[Semi-Interactive Podcast] 12, Pain

itterama and I had a casual chat about pain, the worst topic of ’em all. The comedic punch of that does not pass by me as I think about how much we gave to the world today. Sure, we’re both not medically trained in pain medicine to a formal degree, but itty’s dealt with pain since May 2010 and I’ve dealt with pain since April 2020. We might be more experts than academic-only doctors guessing about pain.

I wanted to talk about the totality of pain in everything it manifested.

While I wouldn’t say that, as a final content warning, ok, here goes, suicide isn’t primarily caused by pain, I believe that pain-prompted suicide is a larger problem than we might think. What is painful to one person could be fine for someone else, so it’s completely subjective, but it’s the role of doctors to do the best they can to help their patients. If they’re taking on too many patients, well, that’s not the patient’s problem, but what will happen as I have experienced is that doctors forced me into feeling like I was a piece of shit garbage human being for wanting to get better.

Yesterday’s phone call with my new doctor probably worked because of my advocacy.

I told the doctor that I wanted to become a productive member of society again, which I am currently not. Who do I blame for that? I don’t blame myself for that. As much as I am a person willing to accept blame for problems I’ve caused, the 20+ doctors I’ve had over the course of my 15+-month journey through what was just a minor spine problem – compared to my life-altered spine pain now – could have been reduced or even mitigated with the help of enough doctors that knew what to do to resolve my case. As we talked about at length, itty’s story is much like mine, but his is worse. They had to continue his military training involving further damaging their shoulder, frequently, for years, with minimal medical intervention.

What a fucking nightmare.

Our lives have been forever changed by our journeys through pain. Mine might be resolved with this diagnosis I’ll read about more over the next few days before my appointment in a few days, whereas itty’s might never be resolved. This shouldn’t happen. One common thing I see is publicly slandering doctors on review websites, but I don’t see that as being much more effective than throwing toilet paper at their offices. What can really change is complaining to your insurance company, as I did, with two doctors. I received two typed-up letters confirming that they had received the complaints. One, which I detailed at length and read a section of the phone call where we talked about pain, I told the insurance company that this doctor was not educated about pain management.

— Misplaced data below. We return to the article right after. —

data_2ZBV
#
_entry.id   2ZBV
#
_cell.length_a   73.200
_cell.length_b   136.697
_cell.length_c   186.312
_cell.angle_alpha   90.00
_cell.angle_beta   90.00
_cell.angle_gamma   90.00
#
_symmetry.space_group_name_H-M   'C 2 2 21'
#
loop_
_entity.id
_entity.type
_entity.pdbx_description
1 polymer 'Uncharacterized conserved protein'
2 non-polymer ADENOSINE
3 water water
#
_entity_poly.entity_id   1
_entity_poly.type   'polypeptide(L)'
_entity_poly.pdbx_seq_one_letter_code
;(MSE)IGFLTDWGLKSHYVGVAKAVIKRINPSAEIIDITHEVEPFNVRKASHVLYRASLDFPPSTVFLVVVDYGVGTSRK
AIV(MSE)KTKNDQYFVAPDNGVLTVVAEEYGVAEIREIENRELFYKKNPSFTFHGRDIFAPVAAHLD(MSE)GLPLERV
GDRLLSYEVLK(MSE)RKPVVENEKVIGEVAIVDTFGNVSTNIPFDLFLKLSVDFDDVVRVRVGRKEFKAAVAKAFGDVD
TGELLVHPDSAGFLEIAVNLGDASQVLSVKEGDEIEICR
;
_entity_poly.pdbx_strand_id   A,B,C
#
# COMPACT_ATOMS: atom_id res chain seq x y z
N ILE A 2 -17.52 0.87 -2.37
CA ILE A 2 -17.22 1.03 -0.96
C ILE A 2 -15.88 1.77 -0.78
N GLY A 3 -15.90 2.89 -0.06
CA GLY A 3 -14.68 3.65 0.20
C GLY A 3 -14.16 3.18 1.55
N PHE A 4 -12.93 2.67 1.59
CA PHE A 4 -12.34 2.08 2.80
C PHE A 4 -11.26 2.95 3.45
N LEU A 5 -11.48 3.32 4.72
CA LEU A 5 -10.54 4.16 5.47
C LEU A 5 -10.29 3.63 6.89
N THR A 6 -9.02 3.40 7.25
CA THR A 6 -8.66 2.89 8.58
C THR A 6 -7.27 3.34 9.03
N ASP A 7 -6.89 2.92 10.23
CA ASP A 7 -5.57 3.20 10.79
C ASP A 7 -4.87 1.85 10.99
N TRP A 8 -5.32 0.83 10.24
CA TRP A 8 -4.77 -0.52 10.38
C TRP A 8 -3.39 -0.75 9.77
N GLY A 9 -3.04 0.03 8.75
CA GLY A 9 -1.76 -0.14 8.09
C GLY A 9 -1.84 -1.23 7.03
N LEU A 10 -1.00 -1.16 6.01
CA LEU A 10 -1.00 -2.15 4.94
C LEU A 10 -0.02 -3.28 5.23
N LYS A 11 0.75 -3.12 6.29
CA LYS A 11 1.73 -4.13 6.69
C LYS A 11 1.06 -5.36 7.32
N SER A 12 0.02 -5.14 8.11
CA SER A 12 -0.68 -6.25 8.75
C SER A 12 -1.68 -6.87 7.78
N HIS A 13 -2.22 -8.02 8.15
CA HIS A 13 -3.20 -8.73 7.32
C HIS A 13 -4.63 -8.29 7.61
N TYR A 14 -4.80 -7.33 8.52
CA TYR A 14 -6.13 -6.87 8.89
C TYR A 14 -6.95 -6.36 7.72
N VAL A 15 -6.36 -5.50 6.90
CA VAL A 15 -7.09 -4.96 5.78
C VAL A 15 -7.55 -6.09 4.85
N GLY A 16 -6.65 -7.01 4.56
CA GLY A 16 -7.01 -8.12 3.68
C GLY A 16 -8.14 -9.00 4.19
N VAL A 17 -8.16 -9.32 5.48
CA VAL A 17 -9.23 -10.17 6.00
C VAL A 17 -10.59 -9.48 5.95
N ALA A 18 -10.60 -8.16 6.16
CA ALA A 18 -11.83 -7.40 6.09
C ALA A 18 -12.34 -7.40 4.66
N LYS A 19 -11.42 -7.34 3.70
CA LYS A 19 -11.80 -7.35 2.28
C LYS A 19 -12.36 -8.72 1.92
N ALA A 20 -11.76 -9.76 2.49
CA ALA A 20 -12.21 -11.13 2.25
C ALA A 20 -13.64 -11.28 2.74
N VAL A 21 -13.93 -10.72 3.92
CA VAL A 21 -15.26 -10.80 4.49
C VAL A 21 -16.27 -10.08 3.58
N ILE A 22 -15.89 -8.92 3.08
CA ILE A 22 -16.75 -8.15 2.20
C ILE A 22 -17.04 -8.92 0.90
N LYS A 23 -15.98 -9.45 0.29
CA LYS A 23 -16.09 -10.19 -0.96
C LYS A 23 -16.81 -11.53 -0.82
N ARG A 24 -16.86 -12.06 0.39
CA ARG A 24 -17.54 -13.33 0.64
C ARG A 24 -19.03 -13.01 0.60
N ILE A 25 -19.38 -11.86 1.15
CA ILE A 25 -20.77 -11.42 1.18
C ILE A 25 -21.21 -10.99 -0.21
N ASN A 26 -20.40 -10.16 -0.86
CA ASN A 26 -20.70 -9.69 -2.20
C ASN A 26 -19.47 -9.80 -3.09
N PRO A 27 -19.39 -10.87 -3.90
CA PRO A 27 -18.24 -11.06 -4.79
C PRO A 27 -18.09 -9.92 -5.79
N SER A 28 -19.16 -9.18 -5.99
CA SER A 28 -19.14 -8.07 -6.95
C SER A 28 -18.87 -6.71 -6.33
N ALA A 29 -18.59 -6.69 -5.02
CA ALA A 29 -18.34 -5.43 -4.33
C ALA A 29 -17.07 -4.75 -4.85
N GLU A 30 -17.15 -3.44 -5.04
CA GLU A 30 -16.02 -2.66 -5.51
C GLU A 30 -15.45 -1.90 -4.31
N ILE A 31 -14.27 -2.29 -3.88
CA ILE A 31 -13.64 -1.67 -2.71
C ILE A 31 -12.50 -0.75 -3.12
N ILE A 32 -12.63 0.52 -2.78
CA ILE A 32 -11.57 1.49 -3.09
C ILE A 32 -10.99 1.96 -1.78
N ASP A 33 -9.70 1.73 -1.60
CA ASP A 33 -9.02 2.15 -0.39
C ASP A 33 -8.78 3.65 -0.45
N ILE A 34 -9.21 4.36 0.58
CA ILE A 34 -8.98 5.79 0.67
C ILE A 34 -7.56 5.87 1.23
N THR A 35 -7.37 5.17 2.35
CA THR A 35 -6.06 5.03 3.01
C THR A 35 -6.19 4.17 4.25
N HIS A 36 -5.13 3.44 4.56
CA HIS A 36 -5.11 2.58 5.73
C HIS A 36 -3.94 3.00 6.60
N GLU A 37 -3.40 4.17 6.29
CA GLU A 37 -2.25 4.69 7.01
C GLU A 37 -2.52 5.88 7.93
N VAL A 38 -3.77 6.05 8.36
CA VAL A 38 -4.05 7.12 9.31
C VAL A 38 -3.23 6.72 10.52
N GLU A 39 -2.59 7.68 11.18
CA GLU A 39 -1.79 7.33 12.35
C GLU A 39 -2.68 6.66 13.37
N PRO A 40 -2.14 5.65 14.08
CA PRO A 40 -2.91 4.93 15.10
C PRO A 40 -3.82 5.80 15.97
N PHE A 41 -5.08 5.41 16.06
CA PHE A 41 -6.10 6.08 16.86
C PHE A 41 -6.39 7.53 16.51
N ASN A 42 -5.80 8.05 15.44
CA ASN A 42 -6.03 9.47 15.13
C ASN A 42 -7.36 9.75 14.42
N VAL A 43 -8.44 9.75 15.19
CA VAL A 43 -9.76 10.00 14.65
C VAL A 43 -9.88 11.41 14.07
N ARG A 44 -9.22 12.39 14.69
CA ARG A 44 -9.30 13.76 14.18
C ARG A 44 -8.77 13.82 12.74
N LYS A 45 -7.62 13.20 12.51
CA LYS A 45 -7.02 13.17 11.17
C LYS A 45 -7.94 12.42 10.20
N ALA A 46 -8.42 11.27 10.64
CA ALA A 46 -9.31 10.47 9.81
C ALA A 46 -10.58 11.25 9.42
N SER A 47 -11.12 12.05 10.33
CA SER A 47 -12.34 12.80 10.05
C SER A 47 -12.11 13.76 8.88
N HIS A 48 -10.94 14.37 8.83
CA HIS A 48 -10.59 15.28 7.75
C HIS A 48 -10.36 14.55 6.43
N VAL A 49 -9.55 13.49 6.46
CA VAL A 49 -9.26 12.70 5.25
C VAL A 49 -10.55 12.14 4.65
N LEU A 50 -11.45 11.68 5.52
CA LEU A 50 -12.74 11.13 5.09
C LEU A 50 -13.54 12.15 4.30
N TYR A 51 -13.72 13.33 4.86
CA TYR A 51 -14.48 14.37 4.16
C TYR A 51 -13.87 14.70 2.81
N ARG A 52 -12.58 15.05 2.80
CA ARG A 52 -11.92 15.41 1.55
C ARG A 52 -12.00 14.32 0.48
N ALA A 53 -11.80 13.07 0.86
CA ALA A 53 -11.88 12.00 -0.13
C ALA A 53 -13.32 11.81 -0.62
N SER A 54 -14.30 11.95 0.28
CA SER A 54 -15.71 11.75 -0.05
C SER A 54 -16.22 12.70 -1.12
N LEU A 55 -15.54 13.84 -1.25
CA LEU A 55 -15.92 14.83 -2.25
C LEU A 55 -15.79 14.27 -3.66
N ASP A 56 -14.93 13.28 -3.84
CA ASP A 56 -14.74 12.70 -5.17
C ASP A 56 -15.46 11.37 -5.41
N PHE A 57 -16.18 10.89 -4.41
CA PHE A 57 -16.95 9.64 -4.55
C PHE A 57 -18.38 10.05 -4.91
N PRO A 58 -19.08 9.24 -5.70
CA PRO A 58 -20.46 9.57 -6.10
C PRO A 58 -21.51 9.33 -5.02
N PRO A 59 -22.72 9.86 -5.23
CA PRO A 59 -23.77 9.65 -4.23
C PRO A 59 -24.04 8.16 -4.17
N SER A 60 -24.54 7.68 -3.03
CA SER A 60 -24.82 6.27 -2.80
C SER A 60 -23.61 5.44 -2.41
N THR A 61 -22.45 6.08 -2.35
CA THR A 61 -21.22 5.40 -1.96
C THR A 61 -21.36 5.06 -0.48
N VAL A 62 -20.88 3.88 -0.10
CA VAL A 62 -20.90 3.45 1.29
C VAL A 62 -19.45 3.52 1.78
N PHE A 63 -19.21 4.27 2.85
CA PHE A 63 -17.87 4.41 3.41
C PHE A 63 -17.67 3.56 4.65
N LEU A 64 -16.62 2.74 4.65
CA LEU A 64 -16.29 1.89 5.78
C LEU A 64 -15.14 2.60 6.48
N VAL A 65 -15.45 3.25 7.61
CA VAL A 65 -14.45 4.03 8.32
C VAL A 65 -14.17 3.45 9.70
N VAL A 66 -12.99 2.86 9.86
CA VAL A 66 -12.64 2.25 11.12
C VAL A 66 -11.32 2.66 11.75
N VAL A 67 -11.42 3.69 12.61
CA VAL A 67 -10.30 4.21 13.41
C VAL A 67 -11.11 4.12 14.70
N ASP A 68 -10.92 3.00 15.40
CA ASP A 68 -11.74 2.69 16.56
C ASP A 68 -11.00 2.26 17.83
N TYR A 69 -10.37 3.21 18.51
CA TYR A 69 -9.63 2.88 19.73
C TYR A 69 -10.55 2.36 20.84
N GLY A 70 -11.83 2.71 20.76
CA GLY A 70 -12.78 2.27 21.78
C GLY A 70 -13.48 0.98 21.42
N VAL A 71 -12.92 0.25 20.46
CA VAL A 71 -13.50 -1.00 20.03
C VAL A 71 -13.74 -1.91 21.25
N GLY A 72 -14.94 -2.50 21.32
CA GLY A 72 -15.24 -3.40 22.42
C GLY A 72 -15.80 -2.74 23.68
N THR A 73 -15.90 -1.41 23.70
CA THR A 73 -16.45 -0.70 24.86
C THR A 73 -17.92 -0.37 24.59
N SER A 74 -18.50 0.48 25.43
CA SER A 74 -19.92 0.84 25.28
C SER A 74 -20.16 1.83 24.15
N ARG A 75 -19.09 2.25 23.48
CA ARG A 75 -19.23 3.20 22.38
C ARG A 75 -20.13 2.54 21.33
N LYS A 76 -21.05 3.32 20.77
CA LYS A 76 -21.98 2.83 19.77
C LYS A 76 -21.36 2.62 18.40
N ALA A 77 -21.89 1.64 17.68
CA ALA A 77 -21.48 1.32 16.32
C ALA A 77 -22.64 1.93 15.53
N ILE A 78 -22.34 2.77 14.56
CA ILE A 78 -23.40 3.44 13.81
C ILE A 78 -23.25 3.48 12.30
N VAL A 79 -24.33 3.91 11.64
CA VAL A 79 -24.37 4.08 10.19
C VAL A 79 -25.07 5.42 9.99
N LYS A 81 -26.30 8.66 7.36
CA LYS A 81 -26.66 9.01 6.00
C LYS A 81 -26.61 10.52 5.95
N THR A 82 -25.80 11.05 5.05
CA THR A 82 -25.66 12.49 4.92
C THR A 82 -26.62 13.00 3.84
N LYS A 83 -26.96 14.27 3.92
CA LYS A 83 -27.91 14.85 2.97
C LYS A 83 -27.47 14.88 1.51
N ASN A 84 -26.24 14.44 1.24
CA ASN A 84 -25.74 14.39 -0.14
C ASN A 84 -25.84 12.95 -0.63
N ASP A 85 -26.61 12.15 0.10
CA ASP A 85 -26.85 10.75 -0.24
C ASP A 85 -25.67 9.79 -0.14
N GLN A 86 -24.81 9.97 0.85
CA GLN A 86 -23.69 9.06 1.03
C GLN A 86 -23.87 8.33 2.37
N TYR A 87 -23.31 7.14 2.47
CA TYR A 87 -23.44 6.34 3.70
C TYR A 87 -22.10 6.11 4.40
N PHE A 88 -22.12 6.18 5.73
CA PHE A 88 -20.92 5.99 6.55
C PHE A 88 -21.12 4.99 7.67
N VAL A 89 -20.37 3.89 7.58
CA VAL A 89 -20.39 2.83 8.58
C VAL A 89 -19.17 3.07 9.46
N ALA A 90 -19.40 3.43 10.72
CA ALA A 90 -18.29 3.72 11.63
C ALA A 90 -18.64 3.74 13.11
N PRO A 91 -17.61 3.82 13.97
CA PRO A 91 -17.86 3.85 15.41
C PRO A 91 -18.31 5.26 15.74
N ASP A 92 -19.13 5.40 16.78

The insurance company was interested in doing research on that claim.

If you’ve ever been treated like shit by a doctor, or anyone else, well, everyone has a boss that has a source of income. I suppose I even do myself, so I am not above this myself – especially when/if I return back to working, but even if I become a full-time writer, my boss would be my audience and the people that advocate for me. So if someone like a doctor doesn’t give you the time of day, or treats you poorly, remember that they are not a walking god whose presence you should be honored to be in, no matter how much your healthcare system might imply that to be the only perspective to take.

There are more options than to give up.

It’s tough but it’s not impossible to find long-term relief for I would assume even the worst pains. I won’t talk for itterama here, because his situation has lasted much longer than mine, but if I can find relief, then I can work toward helping others, maybe including themself, find relief. It’s possible that I could be dealing with pain for the rest of my life, and there are many times where I felt like giving up on dealing with it, but it doesn’t have to be that way. It’s rough to balance through this because it does require much work that we have to take on ourselves, but I think if both the patient and doctor can both work for true patient care, then we can make progress.

If the doctor bails as soon as it gets a little hard, that’s a bad doctor.

A good doctor would almost be willing to take on difficult cases like ours as academic studies outside of textbooks. I imagine that medical books involve many hypothetical or extreme examples, so having a live patient to troubleshoot should be exciting for a doctor truly looking to solve puzzles and help patients, but for the ones that don’t care about patient care and prefer humanly, earthly luxuries that tie in with the high-paid, high-stress jobs of being a doctor, well, that’s unfortunate. I wouldn’t necessarily advocate against removing doctor’s pay, because maybe they’re willing to do good patient care work in part because the money will help them and their families, so who’s not to say that people can’t enjoy any luxuries?

I think this is why we ended up talking for 6 hours and could have gone longer.

I had wondered why we went so long and I realized after my post-podcast nap that this was the first time we could talk about our pain in an environment where we didn’t have to defend ourselves. As I said at one point, we know we’re not full of shit on this, because I know the feeling of waking up and thinking “this shit, again?!,” as itterama does, but not every doctor and not everyone knows how that’s like. If a podcast like this can help educate people about the pains that we as disabled people experience every day – dressing ourselves, let alone doing any kind of sport – then we can build more bridges of empathy and understanding.

Maybe then I won’t have to worry about hiding my disability at grocery stores.

I know this is unprofessional, casual information.